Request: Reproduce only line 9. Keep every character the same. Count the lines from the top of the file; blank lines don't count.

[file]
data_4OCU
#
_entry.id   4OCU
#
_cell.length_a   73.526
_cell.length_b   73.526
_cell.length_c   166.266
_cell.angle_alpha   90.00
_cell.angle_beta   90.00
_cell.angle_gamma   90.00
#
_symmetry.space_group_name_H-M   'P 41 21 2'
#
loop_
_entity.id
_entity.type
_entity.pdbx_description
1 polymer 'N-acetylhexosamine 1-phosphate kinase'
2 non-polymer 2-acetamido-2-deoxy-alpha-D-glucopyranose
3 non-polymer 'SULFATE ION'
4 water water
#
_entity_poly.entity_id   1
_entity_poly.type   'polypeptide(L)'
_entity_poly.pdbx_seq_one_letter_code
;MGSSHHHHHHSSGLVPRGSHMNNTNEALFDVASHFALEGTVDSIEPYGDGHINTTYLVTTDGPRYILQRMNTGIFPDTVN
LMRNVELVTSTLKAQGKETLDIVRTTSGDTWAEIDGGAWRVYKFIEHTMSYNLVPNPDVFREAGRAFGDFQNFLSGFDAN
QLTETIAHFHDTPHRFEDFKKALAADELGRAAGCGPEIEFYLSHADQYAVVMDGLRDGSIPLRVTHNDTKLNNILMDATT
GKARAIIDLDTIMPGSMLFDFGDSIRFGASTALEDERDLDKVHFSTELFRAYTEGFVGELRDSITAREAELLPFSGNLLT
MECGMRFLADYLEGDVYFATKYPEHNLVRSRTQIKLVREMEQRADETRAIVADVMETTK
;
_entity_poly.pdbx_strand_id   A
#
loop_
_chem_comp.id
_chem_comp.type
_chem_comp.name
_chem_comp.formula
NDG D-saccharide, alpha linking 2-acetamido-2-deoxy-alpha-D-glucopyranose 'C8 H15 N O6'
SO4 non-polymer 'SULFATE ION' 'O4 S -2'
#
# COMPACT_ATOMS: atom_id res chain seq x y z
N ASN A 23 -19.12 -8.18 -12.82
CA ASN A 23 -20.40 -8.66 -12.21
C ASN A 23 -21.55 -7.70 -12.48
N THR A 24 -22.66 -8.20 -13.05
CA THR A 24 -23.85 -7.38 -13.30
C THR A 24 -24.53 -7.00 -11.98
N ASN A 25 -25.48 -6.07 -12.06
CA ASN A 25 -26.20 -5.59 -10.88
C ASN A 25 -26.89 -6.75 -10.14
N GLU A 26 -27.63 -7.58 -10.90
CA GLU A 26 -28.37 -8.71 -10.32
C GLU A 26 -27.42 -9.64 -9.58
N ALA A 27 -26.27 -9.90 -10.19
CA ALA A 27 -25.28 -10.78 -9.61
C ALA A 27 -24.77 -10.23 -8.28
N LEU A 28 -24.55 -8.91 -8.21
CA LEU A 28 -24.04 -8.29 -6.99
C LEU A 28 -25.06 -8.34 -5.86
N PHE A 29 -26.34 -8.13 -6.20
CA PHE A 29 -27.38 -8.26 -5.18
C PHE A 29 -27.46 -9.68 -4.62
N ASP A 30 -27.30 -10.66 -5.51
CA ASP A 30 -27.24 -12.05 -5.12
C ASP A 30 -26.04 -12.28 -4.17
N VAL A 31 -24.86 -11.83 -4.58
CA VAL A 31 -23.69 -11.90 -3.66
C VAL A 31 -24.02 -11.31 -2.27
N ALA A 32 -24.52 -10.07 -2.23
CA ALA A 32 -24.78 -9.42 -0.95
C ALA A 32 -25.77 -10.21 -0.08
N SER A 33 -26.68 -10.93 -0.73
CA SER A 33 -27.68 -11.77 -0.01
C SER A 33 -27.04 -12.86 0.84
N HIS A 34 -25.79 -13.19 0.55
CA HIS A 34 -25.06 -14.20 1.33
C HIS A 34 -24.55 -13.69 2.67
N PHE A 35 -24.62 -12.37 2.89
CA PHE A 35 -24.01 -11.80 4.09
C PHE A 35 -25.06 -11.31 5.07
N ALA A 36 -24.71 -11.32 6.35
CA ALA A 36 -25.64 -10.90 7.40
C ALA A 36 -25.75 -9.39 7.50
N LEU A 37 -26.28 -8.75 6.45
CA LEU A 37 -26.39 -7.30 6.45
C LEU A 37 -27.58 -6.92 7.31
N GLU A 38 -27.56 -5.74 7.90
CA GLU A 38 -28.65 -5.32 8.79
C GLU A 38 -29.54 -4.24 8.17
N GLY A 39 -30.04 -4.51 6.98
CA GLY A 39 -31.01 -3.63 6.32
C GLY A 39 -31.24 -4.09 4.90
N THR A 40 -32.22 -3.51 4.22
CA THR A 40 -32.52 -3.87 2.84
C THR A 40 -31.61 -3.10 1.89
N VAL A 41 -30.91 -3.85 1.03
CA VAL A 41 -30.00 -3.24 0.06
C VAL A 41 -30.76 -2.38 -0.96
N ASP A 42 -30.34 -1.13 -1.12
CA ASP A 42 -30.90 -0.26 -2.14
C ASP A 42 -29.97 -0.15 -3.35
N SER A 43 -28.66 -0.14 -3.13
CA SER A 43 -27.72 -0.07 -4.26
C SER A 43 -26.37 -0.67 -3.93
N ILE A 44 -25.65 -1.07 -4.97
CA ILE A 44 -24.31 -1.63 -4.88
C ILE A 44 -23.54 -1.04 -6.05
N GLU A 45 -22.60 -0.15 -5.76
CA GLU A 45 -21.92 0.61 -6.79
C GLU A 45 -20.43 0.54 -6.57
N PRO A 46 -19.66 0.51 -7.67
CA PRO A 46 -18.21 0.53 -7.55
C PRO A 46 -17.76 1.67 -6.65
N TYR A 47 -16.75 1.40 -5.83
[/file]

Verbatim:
_cell.angle_beta   90.00